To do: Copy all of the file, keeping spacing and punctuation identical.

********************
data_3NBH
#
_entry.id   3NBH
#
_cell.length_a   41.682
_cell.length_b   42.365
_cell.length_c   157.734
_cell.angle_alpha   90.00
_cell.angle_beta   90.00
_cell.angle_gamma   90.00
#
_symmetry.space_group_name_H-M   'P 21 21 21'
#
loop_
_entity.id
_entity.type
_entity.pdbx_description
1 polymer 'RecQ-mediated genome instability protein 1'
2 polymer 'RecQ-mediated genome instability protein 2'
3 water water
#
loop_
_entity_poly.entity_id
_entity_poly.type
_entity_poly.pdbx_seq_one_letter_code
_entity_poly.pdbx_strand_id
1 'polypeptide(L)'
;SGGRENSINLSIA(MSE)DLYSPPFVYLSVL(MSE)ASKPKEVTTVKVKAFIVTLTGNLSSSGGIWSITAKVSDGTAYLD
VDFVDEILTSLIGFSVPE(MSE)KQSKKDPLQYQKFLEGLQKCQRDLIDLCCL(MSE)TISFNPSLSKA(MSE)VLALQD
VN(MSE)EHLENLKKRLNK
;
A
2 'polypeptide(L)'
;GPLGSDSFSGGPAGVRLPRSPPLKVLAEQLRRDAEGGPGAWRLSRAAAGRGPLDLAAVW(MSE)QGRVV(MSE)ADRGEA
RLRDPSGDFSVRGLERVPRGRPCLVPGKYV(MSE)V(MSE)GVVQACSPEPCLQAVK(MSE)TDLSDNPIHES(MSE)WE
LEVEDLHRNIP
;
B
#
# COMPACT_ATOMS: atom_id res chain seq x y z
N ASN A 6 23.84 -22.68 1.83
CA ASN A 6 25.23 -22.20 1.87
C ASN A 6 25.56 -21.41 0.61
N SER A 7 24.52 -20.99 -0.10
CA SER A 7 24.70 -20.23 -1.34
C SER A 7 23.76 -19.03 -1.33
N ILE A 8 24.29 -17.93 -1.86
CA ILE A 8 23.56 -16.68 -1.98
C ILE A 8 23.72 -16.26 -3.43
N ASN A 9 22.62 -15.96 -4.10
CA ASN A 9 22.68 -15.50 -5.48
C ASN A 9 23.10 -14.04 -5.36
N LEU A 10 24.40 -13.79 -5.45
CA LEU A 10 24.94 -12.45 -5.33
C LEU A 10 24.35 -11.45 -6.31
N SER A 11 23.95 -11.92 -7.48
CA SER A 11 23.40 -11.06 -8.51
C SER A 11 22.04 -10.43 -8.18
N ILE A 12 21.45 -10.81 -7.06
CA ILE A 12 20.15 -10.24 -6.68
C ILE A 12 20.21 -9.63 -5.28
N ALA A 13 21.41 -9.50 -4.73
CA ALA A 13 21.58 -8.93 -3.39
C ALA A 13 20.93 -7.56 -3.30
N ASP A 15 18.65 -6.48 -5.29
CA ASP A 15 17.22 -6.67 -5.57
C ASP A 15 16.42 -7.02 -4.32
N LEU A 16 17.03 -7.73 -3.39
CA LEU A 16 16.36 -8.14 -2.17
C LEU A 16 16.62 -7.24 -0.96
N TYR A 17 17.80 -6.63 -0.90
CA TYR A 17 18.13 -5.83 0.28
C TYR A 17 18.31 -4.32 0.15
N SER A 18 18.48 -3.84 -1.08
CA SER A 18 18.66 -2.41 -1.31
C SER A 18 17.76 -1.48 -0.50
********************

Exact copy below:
data_3NBH
#
_entry.id   3NBH
#
_cell.length_a   41.682
_cell.length_b   42.365
_cell.length_c   157.734
_cell.angle_alpha   90.00
_cell.angle_beta   90.00
_cell.angle_gamma   90.00
#
_symmetry.space_group_name_H-M   'P 21 21 21'
#
loop_
_entity.id
_entity.type
_entity.pdbx_description
1 polymer 'RecQ-mediated genome instability protein 1'
2 polymer 'RecQ-mediated genome instability protein 2'
3 water water
#
loop_
_entity_poly.entity_id
_entity_poly.type
_entity_poly.pdbx_seq_one_letter_code
_entity_poly.pdbx_strand_id
1 'polypeptide(L)'
;SGGRENSINLSIA(MSE)DLYSPPFVYLSVL(MSE)ASKPKEVTTVKVKAFIVTLTGNLSSSGGIWSITAKVSDGTAYLD
VDFVDEILTSLIGFSVPE(MSE)KQSKKDPLQYQKFLEGLQKCQRDLIDLCCL(MSE)TISFNPSLSKA(MSE)VLALQD
VN(MSE)EHLENLKKRLNK
;
A
2 'polypeptide(L)'
;GPLGSDSFSGGPAGVRLPRSPPLKVLAEQLRRDAEGGPGAWRLSRAAAGRGPLDLAAVW(MSE)QGRVV(MSE)ADRGEA
RLRDPSGDFSVRGLERVPRGRPCLVPGKYV(MSE)V(MSE)GVVQACSPEPCLQAVK(MSE)TDLSDNPIHES(MSE)WE
LEVEDLHRNIP
;
B
#
# COMPACT_ATOMS: atom_id res chain seq x y z
N ASN A 6 23.84 -22.68 1.83
CA ASN A 6 25.23 -22.20 1.87
C ASN A 6 25.56 -21.41 0.61
N SER A 7 24.52 -20.99 -0.10
CA SER A 7 24.70 -20.23 -1.34
C SER A 7 23.76 -19.03 -1.33
N ILE A 8 24.29 -17.93 -1.86
CA ILE A 8 23.56 -16.68 -1.98
C ILE A 8 23.72 -16.26 -3.43
N ASN A 9 22.62 -15.96 -4.10
CA ASN A 9 22.68 -15.50 -5.48
C ASN A 9 23.10 -14.04 -5.36
N LEU A 10 24.40 -13.79 -5.45
CA LEU A 10 24.94 -12.45 -5.33
C LEU A 10 24.35 -11.45 -6.31
N SER A 11 23.95 -11.92 -7.48
CA SER A 11 23.40 -11.06 -8.51
C SER A 11 22.04 -10.43 -8.18
N ILE A 12 21.45 -10.81 -7.06
CA ILE A 12 20.15 -10.24 -6.68
C ILE A 12 20.21 -9.63 -5.28
N ALA A 13 21.41 -9.50 -4.73
CA ALA A 13 21.58 -8.93 -3.39
C ALA A 13 20.93 -7.56 -3.30
N ASP A 15 18.65 -6.48 -5.29
CA ASP A 15 17.22 -6.67 -5.57
C ASP A 15 16.42 -7.02 -4.32
N LEU A 16 17.03 -7.73 -3.39
CA LEU A 16 16.36 -8.14 -2.17
C LEU A 16 16.62 -7.24 -0.96
N TYR A 17 17.80 -6.63 -0.90
CA TYR A 17 18.13 -5.83 0.28
C TYR A 17 18.31 -4.32 0.15
N SER A 18 18.48 -3.84 -1.08
CA SER A 18 18.66 -2.41 -1.31
C SER A 18 17.76 -1.48 -0.50